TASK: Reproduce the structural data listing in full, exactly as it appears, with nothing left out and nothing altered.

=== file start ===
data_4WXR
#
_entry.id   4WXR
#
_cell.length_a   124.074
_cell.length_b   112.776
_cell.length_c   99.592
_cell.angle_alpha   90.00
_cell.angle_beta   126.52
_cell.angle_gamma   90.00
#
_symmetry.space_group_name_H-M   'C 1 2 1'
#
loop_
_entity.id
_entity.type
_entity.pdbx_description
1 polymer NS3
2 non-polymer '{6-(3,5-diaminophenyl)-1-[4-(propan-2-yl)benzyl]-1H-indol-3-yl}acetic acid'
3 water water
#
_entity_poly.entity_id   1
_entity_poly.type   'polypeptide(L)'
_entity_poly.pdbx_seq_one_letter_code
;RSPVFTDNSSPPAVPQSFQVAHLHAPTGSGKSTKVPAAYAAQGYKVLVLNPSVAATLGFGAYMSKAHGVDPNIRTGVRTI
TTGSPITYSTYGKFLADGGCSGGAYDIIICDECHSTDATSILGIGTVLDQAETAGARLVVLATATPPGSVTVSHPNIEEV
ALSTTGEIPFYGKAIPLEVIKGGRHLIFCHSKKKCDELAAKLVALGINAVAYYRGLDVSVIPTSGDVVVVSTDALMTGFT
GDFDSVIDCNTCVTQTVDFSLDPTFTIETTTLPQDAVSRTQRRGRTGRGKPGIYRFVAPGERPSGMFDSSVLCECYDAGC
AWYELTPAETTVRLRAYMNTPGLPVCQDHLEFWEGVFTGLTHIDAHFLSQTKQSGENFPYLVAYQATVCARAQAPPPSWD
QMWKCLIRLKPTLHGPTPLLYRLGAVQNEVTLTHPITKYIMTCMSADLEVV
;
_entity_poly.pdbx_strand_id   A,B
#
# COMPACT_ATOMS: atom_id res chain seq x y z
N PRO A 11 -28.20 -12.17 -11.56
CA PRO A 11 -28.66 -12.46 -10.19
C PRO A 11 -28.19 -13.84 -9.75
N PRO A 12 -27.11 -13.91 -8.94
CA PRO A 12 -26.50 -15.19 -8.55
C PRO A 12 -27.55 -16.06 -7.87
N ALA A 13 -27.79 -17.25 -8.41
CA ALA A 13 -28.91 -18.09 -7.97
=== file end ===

data_4WXR
#
_entry.id   4WXR
#
_cell.length_a   124.074
_cell.length_b   112.776
_cell.length_c   99.592
_cell.angle_alpha   90.00
_cell.angle_beta   126.52
_cell.angle_gamma   90.00
#
_symmetry.space_group_name_H-M   'C 1 2 1'
#
loop_
_entity.id
_entity.type
_entity.pdbx_description
1 polymer NS3
2 non-polymer '{6-(3,5-diaminophenyl)-1-[4-(propan-2-yl)benzyl]-1H-indol-3-yl}acetic acid'
3 water water
#
_entity_poly.entity_id   1
_entity_poly.type   'polypeptide(L)'
_entity_poly.pdbx_seq_one_letter_code
;RSPVFTDNSSPPAVPQSFQVAHLHAPTGSGKSTKVPAAYAAQGYKVLVLNPSVAATLGFGAYMSKAHGVDPNIRTGVRTI
TTGSPITYSTYGKFLADGGCSGGAYDIIICDECHSTDATSILGIGTVLDQAETAGARLVVLATATPPGSVTVSHPNIEEV
ALSTTGEIPFYGKAIPLEVIKGGRHLIFCHSKKKCDELAAKLVALGINAVAYYRGLDVSVIPTSGDVVVVSTDALMTGFT
GDFDSVIDCNTCVTQTVDFSLDPTFTIETTTLPQDAVSRTQRRGRTGRGKPGIYRFVAPGERPSGMFDSSVLCECYDAGC
AWYELTPAETTVRLRAYMNTPGLPVCQDHLEFWEGVFTGLTHIDAHFLSQTKQSGENFPYLVAYQATVCARAQAPPPSWD
QMWKCLIRLKPTLHGPTPLLYRLGAVQNEVTLTHPITKYIMTCMSADLEVV
;
_entity_poly.pdbx_strand_id   A,B
#
# COMPACT_ATOMS: atom_id res chain seq x y z
N PRO A 11 -28.20 -12.17 -11.56
CA PRO A 11 -28.66 -12.46 -10.19
C PRO A 11 -28.19 -13.84 -9.75
N PRO A 12 -27.11 -13.91 -8.94
CA PRO A 12 -26.50 -15.19 -8.55
C PRO A 12 -27.55 -16.06 -7.87
N ALA A 13 -27.79 -17.25 -8.41
CA ALA A 13 -28.91 -18.09 -7.97